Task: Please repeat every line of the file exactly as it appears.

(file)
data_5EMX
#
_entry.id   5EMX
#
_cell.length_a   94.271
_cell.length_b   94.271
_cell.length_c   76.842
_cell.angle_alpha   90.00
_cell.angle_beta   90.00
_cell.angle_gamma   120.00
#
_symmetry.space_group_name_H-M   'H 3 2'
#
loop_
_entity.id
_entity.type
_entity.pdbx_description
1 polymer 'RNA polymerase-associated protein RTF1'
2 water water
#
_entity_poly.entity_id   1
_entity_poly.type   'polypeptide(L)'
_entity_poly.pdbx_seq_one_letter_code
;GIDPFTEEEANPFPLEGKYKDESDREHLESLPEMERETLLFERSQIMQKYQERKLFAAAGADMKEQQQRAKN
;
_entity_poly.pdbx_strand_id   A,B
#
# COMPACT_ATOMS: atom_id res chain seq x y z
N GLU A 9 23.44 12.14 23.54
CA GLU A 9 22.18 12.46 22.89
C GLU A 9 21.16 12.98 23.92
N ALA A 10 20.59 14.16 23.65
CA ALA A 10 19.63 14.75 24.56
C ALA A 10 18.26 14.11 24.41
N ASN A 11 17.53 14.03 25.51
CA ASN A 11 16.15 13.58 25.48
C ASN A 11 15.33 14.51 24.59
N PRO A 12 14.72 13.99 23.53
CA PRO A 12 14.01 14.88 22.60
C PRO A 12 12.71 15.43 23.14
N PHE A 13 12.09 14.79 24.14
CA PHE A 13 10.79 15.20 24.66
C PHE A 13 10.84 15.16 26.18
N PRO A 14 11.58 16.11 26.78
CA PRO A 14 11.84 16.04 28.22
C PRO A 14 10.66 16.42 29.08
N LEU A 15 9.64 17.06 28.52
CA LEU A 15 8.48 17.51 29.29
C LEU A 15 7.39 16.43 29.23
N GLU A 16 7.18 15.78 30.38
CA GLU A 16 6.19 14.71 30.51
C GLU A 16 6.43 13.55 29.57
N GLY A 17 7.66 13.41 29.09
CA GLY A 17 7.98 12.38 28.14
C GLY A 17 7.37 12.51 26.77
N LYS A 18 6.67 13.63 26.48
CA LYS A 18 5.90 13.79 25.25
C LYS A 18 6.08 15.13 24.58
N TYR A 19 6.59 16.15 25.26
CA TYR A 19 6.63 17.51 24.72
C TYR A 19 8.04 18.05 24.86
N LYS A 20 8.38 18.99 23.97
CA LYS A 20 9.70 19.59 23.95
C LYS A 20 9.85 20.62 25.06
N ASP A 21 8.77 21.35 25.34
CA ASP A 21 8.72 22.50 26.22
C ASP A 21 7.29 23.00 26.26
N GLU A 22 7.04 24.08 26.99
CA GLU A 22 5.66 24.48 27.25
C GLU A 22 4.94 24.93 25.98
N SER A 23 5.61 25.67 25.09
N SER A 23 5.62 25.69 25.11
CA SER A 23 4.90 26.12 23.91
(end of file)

data_5EMX
#
_entry.id   5EMX
#
_cell.length_a   94.271
_cell.length_b   94.271
_cell.length_c   76.842
_cell.angle_alpha   90.00
_cell.angle_beta   90.00
_cell.angle_gamma   120.00
#
_symmetry.space_group_name_H-M   'H 3 2'
#
loop_
_entity.id
_entity.type
_entity.pdbx_description
1 polymer 'RNA polymerase-associated protein RTF1'
2 water water
#
_entity_poly.entity_id   1
_entity_poly.type   'polypeptide(L)'
_entity_poly.pdbx_seq_one_letter_code
;GIDPFTEEEANPFPLEGKYKDESDREHLESLPEMERETLLFERSQIMQKYQERKLFAAAGADMKEQQQRAKN
;
_entity_poly.pdbx_strand_id   A,B
#
# COMPACT_ATOMS: atom_id res chain seq x y z
N GLU A 9 23.44 12.14 23.54
CA GLU A 9 22.18 12.46 22.89
C GLU A 9 21.16 12.98 23.92
N ALA A 10 20.59 14.16 23.65
CA ALA A 10 19.63 14.75 24.56
C ALA A 10 18.26 14.11 24.41
N ASN A 11 17.53 14.03 25.51
CA ASN A 11 16.15 13.58 25.48
C ASN A 11 15.33 14.51 24.59
N PRO A 12 14.72 13.99 23.53
CA PRO A 12 14.01 14.88 22.60
C PRO A 12 12.71 15.43 23.14
N PHE A 13 12.09 14.79 24.14
CA PHE A 13 10.79 15.20 24.66
C PHE A 13 10.84 15.16 26.18
N PRO A 14 11.58 16.11 26.78
CA PRO A 14 11.84 16.04 28.22
C PRO A 14 10.66 16.42 29.08
N LEU A 15 9.64 17.06 28.52
CA LEU A 15 8.48 17.51 29.29
C LEU A 15 7.39 16.43 29.23
N GLU A 16 7.18 15.78 30.38
CA GLU A 16 6.19 14.71 30.51
C GLU A 16 6.43 13.55 29.57
N GLY A 17 7.66 13.41 29.09
CA GLY A 17 7.98 12.38 28.14
C GLY A 17 7.37 12.51 26.77
N LYS A 18 6.67 13.63 26.48
CA LYS A 18 5.90 13.79 25.25
C LYS A 18 6.08 15.13 24.58
N TYR A 19 6.59 16.15 25.26
CA TYR A 19 6.63 17.51 24.72
C TYR A 19 8.04 18.05 24.86
N LYS A 20 8.38 18.99 23.97
CA LYS A 20 9.70 19.59 23.95
C LYS A 20 9.85 20.62 25.06
N ASP A 21 8.77 21.35 25.34
CA ASP A 21 8.72 22.50 26.22
C ASP A 21 7.29 23.00 26.26
N GLU A 22 7.04 24.08 26.99
CA GLU A 22 5.66 24.48 27.25
C GLU A 22 4.94 24.93 25.98
N SER A 23 5.61 25.67 25.09
N SER A 23 5.62 25.69 25.11
CA SER A 23 4.90 26.12 23.91